Hugo Review – Best Novella – Silently and Very Fast

As I previously mentioned, I’m attempting to consume as much of the 2012 Hugo Short Listed works in order to make an informed vote.

I  am now on to the category of Best Novella.

This is my review of Silently and Very Fast by Catherynne M. Valente.

Note, this review is obviously subjective and most definitely biased, based on the topics and style of writing which interest and entertain me.

This review may contain SPOILERS.

Synopsis: Elefsis began “life” as a house control, computer system. When it links with Ceno, a young child, the two build a series of virtual realities, and Elefsis becomes sentient; a young Artificial Intelligence. As Elefsis’s bond is passed down, parent to child, over several generations, its virtual realities continue to grow and evolve, including mythologies of their own, as Elefsis matures. Now at an approximately late adolescent stage, Elefsis’s bond has been passed to Neva,who is yet to come to terms with it.

Plot: There’s not a huge amount of plot, it’s the birth and maturing of an AI, but it’s made up for in the way it’s subtly woven throughout the story.

Characters: The main character is Elefsis, and most (all?) descriptions and recollections are from its point of view. However, given it has been linked with several humans and shared virtual realities with them, it can often describe what humans were feeling, or take a third person omniscient point of view and describe the mythology of a virtual reality. We get Elefsis’s interpretation of how various humans have felt, and its emotions or syntheses of them. In particular, Elefsis’s interactions with Neva post link, and the way they explore each other and develop the link together is particularly poignant.

Scope: The scope of this is huge, a combination of Science Fiction and Fantasy mythology existing as a background for the birth of an AI, its interactions with human children and adults and its slow maturation. I’ve only read it once, but I’d recommend at least a second re-read to begin to understand all the nuances and mythology.

Writing: The writing is excellent, Valente does a brilliant job of describing the way an AI develops sentience and matures, particularly in hybrid with a human child, both learning and playing together.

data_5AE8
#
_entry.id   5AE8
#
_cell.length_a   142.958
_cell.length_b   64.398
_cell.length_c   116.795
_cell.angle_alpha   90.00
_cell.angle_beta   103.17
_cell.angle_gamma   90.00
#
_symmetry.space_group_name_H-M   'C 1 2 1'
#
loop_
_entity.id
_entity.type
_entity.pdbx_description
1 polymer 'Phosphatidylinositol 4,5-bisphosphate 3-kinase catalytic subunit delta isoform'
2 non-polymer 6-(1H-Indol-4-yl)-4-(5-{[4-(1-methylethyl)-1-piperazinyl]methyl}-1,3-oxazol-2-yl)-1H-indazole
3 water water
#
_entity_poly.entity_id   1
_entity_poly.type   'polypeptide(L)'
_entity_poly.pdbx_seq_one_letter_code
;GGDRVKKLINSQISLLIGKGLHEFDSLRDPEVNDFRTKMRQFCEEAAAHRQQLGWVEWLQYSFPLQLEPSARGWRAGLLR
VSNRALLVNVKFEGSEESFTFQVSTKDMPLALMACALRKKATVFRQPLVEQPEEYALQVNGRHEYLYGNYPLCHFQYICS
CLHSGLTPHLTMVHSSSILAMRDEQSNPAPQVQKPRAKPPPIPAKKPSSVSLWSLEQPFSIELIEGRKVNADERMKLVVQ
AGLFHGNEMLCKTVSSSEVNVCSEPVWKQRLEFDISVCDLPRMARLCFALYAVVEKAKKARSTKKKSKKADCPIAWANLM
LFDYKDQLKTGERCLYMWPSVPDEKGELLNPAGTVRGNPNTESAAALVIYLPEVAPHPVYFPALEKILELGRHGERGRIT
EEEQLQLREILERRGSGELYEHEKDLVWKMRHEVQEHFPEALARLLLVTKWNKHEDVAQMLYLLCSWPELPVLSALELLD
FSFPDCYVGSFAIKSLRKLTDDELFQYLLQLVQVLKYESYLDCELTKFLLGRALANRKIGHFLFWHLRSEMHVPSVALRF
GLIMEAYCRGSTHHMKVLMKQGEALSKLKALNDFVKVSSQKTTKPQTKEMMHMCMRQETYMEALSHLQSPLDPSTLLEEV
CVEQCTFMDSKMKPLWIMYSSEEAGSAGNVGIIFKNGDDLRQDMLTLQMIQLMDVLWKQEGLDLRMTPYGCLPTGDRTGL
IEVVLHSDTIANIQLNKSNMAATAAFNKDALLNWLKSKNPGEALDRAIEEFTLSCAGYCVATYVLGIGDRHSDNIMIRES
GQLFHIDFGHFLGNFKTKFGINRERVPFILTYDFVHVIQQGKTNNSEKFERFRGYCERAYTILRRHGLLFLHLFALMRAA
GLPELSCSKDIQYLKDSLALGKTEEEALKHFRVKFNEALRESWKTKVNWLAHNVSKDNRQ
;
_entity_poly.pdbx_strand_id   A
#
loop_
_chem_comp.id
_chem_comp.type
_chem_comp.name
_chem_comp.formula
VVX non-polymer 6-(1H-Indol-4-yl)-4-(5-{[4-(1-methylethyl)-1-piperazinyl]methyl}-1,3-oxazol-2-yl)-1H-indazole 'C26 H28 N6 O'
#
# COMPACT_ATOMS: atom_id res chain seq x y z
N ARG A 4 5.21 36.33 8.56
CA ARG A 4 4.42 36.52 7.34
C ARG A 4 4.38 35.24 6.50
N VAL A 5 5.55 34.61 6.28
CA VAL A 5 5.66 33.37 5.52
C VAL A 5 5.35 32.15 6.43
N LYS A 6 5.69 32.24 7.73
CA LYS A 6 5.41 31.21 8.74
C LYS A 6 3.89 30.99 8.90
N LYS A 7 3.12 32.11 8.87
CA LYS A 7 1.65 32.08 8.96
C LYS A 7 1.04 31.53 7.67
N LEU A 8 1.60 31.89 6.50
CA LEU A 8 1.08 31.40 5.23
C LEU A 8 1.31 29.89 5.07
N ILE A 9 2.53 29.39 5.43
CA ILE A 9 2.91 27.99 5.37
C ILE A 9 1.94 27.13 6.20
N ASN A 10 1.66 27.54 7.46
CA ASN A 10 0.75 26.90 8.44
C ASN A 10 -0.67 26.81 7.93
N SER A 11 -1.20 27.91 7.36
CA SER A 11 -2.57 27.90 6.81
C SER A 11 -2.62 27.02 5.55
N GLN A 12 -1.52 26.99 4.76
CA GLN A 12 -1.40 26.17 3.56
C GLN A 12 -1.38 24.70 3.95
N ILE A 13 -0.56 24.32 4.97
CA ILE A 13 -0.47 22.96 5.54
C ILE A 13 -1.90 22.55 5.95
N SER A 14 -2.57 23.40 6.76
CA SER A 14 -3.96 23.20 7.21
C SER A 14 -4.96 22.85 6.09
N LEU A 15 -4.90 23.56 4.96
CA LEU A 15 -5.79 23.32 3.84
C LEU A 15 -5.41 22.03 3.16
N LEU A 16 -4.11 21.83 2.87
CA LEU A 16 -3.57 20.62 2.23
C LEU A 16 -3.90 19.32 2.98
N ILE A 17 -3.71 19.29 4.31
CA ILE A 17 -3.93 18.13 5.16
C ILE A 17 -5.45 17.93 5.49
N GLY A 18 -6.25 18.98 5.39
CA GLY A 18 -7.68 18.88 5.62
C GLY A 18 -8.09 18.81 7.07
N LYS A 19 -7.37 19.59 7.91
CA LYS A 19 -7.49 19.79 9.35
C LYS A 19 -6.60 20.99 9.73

Pacing: The first half of the novella seemed slow and disjointed, with apparently unrelated segments on  mythology. Whilst this makes sense later on in the novella, it may dissuade some readers from getting to that stage.

Other Comments: This novella definitely needs at least one re-read for the first half to make sense in the context of knowing the outcome, possibly two. I almost gave up about a third of the way in, but am very glad I didn’t.

Overall: Despite my general preference for plot driven rather than character driven stories, I think this has jumped to top contender for my Hugo vote. Whilst I didn’t find it as enjoyable a read as some of the other novellas, it has the scope, writing, and overall topic that makes it the most “worthy”, in my mind, so far.

Five Novellas reviewed, one to go. Last: Countdown by Mira Grant.



Best Novella Background Material:

Short listed in the Best Novella category for the 2012 Hugos are:

Countdown, Mira Grant (Orbit)
The Ice Owl, Carolyn Ives Gilman (The Magazine of Fantasy & Science Fiction)
Kiss Me Twice, Mary Robinette Kowal (Asimov’s)
The Man Who Bridged the Mist, Kij Johnson (Asimov’s)
The Man Who Ended History: A Documentary, Ken Liu (Panverse 3)
Silently and Very Fast, Catherynne M. Valente (WSFA)

Leave a Reply

You can use these HTML tags

<a href="" title=""> <abbr title=""> <acronym title=""> <b> <blockquote cite=""> <cite> <code> <del datetime=""> <em> <i> <q cite=""> <s> <strike> <strong>




Can robots do math? *

This site uses Akismet to reduce spam. Learn how your comment data is processed.